It was very exciting when I started going around our creative agencies in the middle of 2022 and I asked them about what they were doing, what tools they’re using, what are you experimenting with? How do you feel about it? It was one creative director in Toronto, who said to me, ‘I’m really excited because prompt is just the new art direction’. 

What it meant was that in order to use AI, particularly in the visual areas well, you need to have studied design, photography, art, aesthetics, etc. in order to know not only what you want to achieve, but also to judge whether what’s delivered or generated is good. This idea of AI rewarding traditional humanities training and softer skills is something which I think is very exciting and our people have been very optimistic about. In fact, the creative community have been the ones that have been the most enthusiastic and the least threatened.

He cites examples from WPP’s work with clients, such as NIKE’s campaign to celebrate its relationship with tennis champion Serena Williams, in which avatars of her at 18 and her today played a match to see which one would win. Or Virgin Cruises use of a deep fake of Jennifer Lopez to provide a personalized content experience for passengers. This is stuff that:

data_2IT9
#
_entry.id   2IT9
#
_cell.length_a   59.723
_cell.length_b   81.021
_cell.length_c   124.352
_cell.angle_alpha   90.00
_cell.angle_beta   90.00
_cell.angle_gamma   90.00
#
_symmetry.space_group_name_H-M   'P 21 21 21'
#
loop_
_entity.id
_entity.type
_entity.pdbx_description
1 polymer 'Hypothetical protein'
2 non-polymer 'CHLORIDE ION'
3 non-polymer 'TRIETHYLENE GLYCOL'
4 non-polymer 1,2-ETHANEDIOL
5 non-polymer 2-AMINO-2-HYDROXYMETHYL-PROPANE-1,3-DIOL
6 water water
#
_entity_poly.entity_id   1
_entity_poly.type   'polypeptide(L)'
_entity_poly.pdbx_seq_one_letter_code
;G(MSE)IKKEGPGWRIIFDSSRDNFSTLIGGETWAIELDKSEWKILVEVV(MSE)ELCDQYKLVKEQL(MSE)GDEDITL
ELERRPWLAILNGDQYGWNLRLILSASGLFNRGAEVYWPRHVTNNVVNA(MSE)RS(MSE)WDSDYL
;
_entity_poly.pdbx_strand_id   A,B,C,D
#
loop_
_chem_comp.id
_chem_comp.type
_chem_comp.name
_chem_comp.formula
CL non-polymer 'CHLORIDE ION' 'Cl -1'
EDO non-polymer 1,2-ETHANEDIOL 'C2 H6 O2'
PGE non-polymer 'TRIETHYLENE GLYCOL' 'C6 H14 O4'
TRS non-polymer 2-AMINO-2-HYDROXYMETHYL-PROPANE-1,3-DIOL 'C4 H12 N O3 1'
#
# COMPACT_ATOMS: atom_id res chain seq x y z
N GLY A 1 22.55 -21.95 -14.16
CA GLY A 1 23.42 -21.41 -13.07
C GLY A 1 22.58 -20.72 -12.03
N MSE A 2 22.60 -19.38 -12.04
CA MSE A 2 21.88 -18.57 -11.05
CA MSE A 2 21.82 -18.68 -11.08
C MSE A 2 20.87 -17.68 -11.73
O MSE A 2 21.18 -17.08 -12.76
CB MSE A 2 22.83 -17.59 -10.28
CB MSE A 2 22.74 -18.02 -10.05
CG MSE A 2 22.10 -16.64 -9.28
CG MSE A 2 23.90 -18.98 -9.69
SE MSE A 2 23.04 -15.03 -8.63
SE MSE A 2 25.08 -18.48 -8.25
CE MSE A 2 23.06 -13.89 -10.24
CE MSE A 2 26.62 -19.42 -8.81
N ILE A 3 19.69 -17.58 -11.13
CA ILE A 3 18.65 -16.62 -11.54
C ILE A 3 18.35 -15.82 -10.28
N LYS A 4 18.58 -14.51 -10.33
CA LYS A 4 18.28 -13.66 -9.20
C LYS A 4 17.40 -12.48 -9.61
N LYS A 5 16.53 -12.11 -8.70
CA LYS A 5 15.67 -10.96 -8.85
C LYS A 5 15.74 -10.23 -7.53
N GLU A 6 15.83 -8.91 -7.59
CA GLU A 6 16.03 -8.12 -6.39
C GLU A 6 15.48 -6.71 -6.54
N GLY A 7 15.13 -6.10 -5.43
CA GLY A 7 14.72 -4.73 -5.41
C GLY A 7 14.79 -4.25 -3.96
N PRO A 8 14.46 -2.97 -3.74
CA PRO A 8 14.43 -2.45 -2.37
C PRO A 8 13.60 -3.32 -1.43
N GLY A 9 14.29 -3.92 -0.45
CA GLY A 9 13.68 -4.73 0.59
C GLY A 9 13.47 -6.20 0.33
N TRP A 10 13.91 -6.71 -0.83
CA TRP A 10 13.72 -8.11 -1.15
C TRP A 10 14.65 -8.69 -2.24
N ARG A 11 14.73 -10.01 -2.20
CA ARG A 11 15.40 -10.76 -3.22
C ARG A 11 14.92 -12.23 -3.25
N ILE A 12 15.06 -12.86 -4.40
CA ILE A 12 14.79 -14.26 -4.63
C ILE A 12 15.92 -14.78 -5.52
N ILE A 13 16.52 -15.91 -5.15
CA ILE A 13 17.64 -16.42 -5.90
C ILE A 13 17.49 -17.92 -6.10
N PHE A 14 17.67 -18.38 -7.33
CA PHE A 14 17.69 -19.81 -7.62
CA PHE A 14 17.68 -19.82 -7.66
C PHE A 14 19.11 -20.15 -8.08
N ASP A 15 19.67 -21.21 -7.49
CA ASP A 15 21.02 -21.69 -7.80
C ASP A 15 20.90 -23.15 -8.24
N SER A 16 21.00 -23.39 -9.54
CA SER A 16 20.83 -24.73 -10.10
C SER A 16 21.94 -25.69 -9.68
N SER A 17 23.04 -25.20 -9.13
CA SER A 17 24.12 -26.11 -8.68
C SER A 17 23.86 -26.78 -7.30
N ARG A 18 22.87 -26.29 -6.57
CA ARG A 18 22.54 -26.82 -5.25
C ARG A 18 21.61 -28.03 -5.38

You could have speculated about in the past, but you couldn’t have actually made it without AI.

Marketing issues

On the other hand, he suggests that Marketing as a function has a problem: 

Since the 1960s, and 70s, essentially brands went to an agency and the agency did everything for them. They created brands, they even created products, they named them. Marketing and advertising has become completely fragmented and siloed over the last 30-40 years. You have specialist agencies for media, for PR, for digital, for SEO. Most large CMOs today feel like basically glorified general contractors. 

This is multiplied when you have these kind of complex global organizations where many of our clients have thousands of products in more than 100 markets around the world. How do you standardize your marketing methodology, your processes? How do you make sure everyone works in the same way? How do you make sure that people use the same tools and data? And how do you manage all your third party relationships?

The answer to all of those questions comes back to “this wonderful AI thing” that “everyone in Marketing wants to use”. But there’s another issue, says Pretorious: 

No-one has a way to scale it. No-one has a way to apply AI in a systematic way across the Marketing process. This is really the core of what we’ve been building at WPP. For the last few years we’ve been building this operating system for Marketing, driven by AI, to solve for this problem. We call it WPP Open. It is a incredibly flexible agile marketing orchestration system, driven by AI, that allows us to execute any form and combination of marketing function for our clients in a consistent way across all their markets. We have applied AI not only to the vertical functions of creative production, media, commerce, we’ve also applied AI across the horizontal of the Marketing process.

In part two of this article,  L’Oréal Chief Digital and Marketing Officer Asmita Dubey picks up the theme of how gen AI can revolutionize marketing. 

Originally Appeared Here